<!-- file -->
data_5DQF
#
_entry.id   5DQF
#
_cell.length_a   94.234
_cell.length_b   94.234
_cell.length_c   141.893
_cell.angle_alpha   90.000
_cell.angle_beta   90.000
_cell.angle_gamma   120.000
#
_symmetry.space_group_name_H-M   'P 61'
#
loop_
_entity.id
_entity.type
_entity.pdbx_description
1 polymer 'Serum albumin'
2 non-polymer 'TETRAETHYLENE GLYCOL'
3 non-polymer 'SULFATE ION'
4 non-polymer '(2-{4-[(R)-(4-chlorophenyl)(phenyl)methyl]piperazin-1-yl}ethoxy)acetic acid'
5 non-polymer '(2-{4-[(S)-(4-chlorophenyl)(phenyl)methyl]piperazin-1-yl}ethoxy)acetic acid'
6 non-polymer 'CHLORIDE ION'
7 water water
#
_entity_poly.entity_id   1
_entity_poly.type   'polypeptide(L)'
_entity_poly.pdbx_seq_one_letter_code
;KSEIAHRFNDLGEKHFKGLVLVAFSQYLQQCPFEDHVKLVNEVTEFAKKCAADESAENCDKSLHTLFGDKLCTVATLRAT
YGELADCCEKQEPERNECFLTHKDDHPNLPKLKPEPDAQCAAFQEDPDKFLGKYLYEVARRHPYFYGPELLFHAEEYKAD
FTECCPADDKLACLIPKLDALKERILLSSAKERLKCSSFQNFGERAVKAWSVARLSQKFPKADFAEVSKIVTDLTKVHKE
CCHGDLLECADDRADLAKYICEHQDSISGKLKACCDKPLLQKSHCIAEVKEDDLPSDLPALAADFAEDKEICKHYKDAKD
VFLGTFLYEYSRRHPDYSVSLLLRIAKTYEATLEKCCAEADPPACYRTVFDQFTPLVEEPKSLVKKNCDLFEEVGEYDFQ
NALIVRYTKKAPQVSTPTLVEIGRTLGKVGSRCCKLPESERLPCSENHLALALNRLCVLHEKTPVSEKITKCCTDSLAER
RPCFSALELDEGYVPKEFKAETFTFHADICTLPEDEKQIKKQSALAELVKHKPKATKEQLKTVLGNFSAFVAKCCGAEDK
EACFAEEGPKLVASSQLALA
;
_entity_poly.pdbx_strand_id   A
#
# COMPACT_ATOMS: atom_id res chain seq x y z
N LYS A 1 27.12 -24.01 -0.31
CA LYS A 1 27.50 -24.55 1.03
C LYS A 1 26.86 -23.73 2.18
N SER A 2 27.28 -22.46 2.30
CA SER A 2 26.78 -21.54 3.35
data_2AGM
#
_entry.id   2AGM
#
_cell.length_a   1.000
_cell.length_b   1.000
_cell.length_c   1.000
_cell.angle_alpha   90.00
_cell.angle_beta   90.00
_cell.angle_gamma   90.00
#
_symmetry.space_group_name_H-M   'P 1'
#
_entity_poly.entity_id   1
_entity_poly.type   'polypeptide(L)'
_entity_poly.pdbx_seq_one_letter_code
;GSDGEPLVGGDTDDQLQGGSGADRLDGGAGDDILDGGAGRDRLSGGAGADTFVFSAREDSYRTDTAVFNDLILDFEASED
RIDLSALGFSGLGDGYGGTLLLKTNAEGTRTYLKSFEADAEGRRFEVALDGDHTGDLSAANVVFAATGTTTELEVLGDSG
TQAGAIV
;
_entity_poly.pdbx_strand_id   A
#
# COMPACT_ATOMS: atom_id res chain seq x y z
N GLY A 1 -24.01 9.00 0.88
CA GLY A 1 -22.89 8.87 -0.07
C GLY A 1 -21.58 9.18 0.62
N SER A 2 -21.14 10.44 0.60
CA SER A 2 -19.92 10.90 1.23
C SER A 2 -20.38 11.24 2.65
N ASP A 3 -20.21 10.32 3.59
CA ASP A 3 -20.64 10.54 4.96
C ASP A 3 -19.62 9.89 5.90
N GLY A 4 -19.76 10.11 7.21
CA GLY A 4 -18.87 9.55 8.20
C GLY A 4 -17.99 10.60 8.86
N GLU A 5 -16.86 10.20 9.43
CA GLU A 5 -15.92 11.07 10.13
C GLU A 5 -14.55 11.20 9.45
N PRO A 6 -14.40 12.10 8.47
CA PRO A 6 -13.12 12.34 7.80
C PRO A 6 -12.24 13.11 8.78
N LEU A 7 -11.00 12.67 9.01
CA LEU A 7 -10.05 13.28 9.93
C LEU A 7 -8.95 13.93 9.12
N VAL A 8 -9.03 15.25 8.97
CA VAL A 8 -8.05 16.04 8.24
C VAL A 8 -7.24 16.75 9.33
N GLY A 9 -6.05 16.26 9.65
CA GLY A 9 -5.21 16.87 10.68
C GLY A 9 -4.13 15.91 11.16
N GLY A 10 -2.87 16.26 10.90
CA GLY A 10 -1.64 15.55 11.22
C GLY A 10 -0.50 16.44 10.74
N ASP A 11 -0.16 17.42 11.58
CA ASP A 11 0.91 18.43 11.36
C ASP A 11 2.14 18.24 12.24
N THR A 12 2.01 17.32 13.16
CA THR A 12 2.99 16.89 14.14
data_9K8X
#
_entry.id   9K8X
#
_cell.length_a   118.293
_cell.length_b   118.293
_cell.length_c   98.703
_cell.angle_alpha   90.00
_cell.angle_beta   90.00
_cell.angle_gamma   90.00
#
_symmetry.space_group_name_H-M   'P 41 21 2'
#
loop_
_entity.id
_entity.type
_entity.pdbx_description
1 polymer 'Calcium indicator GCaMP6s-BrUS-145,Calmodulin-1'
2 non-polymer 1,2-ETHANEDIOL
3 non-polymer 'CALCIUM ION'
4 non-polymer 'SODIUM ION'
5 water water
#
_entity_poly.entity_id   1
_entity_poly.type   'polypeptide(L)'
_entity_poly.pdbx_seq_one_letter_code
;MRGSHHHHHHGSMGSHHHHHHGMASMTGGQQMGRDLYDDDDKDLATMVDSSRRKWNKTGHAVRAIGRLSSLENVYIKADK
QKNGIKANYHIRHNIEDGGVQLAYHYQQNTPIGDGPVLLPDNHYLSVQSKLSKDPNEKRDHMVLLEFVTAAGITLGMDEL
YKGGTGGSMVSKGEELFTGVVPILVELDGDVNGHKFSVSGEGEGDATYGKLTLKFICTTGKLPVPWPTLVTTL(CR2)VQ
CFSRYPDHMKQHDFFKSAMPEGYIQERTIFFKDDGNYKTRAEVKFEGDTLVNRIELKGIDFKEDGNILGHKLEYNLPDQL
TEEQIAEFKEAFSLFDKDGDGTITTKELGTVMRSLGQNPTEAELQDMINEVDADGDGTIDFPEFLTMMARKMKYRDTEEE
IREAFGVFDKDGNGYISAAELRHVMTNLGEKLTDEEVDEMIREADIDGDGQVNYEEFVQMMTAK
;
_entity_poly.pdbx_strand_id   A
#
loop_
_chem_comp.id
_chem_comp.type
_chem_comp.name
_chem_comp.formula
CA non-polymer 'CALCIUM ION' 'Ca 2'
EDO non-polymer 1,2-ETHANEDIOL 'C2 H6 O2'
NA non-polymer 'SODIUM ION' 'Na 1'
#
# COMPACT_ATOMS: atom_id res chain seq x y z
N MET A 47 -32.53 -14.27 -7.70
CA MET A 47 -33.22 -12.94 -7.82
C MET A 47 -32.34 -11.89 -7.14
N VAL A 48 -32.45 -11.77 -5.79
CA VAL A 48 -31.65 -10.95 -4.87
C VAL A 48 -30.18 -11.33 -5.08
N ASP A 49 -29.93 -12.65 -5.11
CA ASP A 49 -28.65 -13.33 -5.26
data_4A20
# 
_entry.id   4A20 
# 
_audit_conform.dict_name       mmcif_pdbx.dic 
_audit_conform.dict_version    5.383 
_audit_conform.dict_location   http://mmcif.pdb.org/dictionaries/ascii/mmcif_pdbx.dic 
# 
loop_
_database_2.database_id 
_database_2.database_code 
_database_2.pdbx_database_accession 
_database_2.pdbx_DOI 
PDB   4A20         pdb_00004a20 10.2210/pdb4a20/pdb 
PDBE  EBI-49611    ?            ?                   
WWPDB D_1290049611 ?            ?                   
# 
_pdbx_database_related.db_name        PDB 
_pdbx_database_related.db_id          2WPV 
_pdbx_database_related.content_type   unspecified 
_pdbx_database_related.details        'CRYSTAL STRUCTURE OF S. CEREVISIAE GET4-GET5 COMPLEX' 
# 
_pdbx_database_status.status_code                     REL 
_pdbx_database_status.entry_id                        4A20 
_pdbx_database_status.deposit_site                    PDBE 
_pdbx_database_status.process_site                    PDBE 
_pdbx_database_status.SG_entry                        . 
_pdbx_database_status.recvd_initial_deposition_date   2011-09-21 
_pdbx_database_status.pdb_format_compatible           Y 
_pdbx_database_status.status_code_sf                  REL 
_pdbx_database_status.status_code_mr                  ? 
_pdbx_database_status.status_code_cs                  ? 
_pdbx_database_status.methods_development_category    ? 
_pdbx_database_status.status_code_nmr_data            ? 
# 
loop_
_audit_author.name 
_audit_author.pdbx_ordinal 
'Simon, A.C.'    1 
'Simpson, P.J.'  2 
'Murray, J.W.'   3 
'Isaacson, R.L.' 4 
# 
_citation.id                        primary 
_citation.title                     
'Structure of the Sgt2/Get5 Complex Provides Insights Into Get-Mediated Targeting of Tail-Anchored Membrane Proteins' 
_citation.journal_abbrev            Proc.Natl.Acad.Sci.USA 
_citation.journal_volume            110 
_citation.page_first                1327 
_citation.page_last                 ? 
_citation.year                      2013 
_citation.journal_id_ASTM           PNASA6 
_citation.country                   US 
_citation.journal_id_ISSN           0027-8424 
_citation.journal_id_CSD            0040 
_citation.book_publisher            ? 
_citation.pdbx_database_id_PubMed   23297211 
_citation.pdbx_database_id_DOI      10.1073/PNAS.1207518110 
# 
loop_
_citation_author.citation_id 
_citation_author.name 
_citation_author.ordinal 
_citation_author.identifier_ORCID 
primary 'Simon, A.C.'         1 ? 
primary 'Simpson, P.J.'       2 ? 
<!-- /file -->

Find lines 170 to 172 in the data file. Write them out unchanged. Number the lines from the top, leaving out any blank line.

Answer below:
PDB   4A20         pdb_00004a20 10.2210/pdb4a20/pdb 
PDBE  EBI-49611    ?            ?                   
WWPDB D_1290049611 ?            ?                   